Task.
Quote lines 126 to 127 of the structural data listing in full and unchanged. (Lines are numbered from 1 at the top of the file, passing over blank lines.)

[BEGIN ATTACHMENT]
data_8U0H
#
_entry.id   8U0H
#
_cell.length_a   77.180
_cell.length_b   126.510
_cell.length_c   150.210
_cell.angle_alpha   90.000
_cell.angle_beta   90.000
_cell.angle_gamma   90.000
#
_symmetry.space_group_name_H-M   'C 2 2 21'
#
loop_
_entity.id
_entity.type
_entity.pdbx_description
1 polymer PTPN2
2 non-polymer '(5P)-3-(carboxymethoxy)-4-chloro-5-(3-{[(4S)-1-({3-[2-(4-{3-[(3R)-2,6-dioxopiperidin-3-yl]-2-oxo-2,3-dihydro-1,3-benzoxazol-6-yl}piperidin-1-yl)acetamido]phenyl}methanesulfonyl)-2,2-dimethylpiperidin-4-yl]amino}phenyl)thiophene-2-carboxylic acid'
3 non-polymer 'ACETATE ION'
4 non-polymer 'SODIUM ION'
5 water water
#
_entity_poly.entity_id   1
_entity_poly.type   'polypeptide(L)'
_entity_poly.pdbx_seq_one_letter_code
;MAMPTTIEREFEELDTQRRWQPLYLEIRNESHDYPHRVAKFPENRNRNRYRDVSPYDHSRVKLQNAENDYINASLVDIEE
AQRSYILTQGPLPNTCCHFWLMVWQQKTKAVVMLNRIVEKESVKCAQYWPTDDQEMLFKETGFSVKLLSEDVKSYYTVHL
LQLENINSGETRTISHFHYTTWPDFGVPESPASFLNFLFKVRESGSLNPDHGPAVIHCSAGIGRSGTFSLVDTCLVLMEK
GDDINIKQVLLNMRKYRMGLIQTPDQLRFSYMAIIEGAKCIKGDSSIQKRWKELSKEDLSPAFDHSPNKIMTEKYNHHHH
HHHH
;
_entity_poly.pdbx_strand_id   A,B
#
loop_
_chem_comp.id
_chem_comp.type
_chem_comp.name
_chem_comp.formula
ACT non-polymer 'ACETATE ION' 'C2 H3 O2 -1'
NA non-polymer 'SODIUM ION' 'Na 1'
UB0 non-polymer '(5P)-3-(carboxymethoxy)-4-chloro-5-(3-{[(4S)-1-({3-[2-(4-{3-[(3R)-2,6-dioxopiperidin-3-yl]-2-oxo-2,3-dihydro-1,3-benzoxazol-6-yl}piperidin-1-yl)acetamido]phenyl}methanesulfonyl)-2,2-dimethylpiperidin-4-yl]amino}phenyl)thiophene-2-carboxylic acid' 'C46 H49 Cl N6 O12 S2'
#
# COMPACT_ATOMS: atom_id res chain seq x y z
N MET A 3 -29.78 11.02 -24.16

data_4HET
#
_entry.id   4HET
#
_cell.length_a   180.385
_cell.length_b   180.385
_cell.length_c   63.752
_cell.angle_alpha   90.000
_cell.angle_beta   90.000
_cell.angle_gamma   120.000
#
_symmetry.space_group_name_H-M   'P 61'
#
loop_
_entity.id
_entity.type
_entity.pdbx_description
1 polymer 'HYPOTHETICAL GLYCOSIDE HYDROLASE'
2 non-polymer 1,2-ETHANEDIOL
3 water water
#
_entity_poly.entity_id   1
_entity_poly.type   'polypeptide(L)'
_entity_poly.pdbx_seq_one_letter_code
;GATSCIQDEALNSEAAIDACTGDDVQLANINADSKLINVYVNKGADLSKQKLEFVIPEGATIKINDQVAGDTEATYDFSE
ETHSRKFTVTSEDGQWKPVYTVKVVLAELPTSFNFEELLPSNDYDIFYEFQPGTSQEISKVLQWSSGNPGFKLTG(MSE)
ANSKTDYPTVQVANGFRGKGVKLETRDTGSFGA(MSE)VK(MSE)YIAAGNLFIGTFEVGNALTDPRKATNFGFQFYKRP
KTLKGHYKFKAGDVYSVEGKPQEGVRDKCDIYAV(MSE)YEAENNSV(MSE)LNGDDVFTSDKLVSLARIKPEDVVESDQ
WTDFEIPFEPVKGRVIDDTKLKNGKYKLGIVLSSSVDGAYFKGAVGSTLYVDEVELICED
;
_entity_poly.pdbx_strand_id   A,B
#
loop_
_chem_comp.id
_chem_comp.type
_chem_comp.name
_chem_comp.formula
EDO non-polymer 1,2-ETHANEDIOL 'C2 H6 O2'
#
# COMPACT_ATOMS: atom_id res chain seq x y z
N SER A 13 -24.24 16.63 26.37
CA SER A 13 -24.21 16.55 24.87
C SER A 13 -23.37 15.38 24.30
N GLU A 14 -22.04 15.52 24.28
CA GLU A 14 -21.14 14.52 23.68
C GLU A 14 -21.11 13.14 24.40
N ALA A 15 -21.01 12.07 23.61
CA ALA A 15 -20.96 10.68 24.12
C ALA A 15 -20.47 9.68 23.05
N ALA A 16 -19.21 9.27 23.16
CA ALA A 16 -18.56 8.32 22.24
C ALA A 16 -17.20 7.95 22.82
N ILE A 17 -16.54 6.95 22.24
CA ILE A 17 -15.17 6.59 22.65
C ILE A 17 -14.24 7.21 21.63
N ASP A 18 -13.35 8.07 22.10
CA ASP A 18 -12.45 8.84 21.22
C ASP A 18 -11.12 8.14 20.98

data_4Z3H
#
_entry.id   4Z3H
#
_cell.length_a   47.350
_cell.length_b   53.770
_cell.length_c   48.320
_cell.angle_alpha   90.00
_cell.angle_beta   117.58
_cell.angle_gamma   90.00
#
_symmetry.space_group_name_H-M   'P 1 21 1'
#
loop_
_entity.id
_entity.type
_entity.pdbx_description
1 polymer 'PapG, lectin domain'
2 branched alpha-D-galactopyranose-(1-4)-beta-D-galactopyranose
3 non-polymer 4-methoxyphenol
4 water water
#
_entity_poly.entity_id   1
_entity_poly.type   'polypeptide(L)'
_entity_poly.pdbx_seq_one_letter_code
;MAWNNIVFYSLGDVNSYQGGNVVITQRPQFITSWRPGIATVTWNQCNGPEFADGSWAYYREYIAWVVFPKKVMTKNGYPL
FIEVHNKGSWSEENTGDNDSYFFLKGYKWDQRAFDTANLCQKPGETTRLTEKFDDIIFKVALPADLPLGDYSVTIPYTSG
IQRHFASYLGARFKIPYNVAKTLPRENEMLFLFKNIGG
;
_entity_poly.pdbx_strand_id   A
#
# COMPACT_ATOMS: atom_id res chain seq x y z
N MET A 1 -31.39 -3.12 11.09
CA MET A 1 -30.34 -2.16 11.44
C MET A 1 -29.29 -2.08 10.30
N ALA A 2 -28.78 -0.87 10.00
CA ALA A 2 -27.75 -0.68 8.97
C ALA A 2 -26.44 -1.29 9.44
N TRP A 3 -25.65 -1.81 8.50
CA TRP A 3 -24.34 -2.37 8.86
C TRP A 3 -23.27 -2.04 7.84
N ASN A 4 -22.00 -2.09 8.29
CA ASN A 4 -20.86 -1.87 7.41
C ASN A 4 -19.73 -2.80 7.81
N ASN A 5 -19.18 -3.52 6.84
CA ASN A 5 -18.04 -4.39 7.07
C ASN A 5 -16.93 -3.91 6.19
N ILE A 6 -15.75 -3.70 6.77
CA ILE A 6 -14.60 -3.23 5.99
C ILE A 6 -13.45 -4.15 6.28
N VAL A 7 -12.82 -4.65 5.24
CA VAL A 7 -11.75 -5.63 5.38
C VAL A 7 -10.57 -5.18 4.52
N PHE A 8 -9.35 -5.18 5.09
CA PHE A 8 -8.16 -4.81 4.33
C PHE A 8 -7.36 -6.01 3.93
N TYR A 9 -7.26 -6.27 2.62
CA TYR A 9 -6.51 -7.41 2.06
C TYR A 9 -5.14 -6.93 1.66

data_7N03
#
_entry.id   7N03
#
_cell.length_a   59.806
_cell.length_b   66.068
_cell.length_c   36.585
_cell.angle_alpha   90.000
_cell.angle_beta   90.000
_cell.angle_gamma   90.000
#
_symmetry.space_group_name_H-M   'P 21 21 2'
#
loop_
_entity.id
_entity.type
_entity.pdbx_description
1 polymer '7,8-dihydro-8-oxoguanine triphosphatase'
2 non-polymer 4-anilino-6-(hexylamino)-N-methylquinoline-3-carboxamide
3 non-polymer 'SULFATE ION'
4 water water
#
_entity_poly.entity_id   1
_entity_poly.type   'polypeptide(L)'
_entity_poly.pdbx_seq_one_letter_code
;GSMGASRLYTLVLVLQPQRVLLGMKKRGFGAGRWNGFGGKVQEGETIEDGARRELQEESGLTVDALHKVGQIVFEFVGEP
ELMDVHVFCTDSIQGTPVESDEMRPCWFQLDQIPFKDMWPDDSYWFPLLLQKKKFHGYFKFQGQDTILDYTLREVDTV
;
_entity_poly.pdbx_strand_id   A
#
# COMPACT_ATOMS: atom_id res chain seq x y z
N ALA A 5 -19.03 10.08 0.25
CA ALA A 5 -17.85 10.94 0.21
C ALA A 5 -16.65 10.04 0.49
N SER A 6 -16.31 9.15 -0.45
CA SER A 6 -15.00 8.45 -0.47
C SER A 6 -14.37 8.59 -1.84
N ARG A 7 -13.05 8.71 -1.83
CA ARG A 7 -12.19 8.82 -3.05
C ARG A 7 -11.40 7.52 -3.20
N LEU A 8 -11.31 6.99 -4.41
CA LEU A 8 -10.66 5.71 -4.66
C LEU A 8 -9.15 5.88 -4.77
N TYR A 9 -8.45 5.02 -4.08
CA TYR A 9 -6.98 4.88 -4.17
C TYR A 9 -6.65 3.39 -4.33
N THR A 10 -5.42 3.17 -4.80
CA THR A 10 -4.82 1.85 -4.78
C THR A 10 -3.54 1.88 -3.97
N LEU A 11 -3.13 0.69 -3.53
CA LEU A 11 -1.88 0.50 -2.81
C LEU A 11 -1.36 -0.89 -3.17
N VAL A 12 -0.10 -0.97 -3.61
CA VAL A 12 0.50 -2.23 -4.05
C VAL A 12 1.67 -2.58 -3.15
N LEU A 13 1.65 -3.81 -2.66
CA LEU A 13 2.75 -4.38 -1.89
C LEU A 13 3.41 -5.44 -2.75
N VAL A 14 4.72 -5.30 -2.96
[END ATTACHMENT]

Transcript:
_entity_poly.entity_id   1
_entity_poly.type   'polypeptide(L)'